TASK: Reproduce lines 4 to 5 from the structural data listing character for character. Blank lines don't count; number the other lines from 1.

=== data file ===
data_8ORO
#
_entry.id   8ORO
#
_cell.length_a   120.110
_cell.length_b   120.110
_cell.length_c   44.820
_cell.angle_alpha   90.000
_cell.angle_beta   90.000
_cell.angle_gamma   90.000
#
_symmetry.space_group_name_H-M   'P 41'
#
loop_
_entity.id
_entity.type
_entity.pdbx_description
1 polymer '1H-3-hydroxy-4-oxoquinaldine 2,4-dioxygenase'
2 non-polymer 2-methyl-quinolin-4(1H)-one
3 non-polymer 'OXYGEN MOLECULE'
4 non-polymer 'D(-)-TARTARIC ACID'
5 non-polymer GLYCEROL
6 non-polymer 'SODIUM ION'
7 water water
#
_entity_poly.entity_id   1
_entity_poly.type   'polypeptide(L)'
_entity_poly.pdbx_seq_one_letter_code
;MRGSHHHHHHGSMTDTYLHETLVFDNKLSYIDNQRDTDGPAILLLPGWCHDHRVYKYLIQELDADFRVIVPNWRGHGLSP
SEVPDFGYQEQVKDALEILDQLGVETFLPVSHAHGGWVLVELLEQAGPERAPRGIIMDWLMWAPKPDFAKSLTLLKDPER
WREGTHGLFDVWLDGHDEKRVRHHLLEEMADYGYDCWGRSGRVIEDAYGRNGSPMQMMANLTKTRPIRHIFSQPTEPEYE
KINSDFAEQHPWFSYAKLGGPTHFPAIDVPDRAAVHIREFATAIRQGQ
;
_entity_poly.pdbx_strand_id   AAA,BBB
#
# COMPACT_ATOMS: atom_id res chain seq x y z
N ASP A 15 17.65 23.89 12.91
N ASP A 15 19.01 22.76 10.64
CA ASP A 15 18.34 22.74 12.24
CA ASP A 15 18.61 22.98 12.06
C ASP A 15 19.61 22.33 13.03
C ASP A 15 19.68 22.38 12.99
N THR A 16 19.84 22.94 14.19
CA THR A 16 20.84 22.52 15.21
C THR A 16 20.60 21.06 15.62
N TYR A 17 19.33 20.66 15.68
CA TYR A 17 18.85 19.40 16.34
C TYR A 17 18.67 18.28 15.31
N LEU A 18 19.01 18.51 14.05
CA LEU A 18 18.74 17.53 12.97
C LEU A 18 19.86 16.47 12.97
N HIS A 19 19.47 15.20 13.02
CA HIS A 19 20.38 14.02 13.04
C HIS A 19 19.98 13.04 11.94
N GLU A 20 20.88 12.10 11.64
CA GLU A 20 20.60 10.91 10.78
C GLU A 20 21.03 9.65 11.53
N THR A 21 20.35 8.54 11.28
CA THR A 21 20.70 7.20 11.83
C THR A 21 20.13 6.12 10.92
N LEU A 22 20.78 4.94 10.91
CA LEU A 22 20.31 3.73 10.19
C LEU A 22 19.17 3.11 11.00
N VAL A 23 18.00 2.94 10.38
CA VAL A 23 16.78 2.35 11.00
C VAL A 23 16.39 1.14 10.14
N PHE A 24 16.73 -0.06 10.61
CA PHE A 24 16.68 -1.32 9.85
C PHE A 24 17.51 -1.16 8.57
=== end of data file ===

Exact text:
#
_cell.length_a   120.110